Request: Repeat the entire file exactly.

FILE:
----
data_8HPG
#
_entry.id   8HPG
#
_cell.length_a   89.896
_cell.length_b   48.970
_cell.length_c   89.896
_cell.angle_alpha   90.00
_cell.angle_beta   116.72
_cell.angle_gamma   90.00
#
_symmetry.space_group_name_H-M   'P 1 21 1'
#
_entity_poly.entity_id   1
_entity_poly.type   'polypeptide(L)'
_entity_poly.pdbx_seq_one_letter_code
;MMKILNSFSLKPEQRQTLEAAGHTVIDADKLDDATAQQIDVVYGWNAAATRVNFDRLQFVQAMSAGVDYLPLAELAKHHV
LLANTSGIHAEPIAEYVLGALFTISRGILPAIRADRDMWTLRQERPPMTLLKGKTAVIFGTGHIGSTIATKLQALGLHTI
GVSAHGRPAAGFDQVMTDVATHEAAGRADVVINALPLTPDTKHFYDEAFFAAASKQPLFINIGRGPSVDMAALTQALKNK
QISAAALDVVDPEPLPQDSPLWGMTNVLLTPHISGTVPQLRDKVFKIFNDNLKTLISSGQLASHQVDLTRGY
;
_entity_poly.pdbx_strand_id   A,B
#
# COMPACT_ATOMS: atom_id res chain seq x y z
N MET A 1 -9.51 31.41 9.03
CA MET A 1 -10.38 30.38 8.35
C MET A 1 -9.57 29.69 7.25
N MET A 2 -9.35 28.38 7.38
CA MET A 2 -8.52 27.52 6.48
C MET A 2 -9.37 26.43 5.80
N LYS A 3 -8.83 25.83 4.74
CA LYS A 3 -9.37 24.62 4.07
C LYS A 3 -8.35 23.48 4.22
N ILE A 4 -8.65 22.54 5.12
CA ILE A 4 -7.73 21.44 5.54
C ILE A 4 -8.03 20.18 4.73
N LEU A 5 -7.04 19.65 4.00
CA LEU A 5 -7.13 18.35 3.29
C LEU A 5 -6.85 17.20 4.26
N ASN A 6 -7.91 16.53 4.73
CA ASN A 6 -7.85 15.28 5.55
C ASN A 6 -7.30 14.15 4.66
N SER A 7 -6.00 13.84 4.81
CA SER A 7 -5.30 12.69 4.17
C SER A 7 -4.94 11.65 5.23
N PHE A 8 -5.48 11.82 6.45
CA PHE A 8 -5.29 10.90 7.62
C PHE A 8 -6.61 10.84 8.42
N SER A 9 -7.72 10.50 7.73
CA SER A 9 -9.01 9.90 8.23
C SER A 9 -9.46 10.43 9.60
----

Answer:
data_8HPG
#
_entry.id   8HPG
#
_cell.length_a   89.896
_cell.length_b   48.970
_cell.length_c   89.896
_cell.angle_alpha   90.00
_cell.angle_beta   116.72
_cell.angle_gamma   90.00
#
_symmetry.space_group_name_H-M   'P 1 21 1'
#
_entity_poly.entity_id   1
_entity_poly.type   'polypeptide(L)'
_entity_poly.pdbx_seq_one_letter_code
;MMKILNSFSLKPEQRQTLEAAGHTVIDADKLDDATAQQIDVVYGWNAAATRVNFDRLQFVQAMSAGVDYLPLAELAKHHV
LLANTSGIHAEPIAEYVLGALFTISRGILPAIRADRDMWTLRQERPPMTLLKGKTAVIFGTGHIGSTIATKLQALGLHTI
GVSAHGRPAAGFDQVMTDVATHEAAGRADVVINALPLTPDTKHFYDEAFFAAASKQPLFINIGRGPSVDMAALTQALKNK
QISAAALDVVDPEPLPQDSPLWGMTNVLLTPHISGTVPQLRDKVFKIFNDNLKTLISSGQLASHQVDLTRGY
;
_entity_poly.pdbx_strand_id   A,B
#
# COMPACT_ATOMS: atom_id res chain seq x y z
N MET A 1 -9.51 31.41 9.03
CA MET A 1 -10.38 30.38 8.35
C MET A 1 -9.57 29.69 7.25
N MET A 2 -9.35 28.38 7.38
CA MET A 2 -8.52 27.52 6.48
C MET A 2 -9.37 26.43 5.80
N LYS A 3 -8.83 25.83 4.74
CA LYS A 3 -9.37 24.62 4.07
C LYS A 3 -8.35 23.48 4.22
N ILE A 4 -8.65 22.54 5.12
CA ILE A 4 -7.73 21.44 5.54
C ILE A 4 -8.03 20.18 4.73
N LEU A 5 -7.04 19.65 4.00
CA LEU A 5 -7.13 18.35 3.29
C LEU A 5 -6.85 17.20 4.26
N ASN A 6 -7.91 16.53 4.73
CA ASN A 6 -7.85 15.28 5.55
C ASN A 6 -7.30 14.15 4.66
N SER A 7 -6.00 13.84 4.81
CA SER A 7 -5.30 12.69 4.17
C SER A 7 -4.94 11.65 5.23
N PHE A 8 -5.48 11.82 6.45
CA PHE A 8 -5.29 10.90 7.62
C PHE A 8 -6.61 10.84 8.42
N SER A 9 -7.72 10.50 7.73
CA SER A 9 -9.01 9.90 8.23
C SER A 9 -9.46 10.43 9.60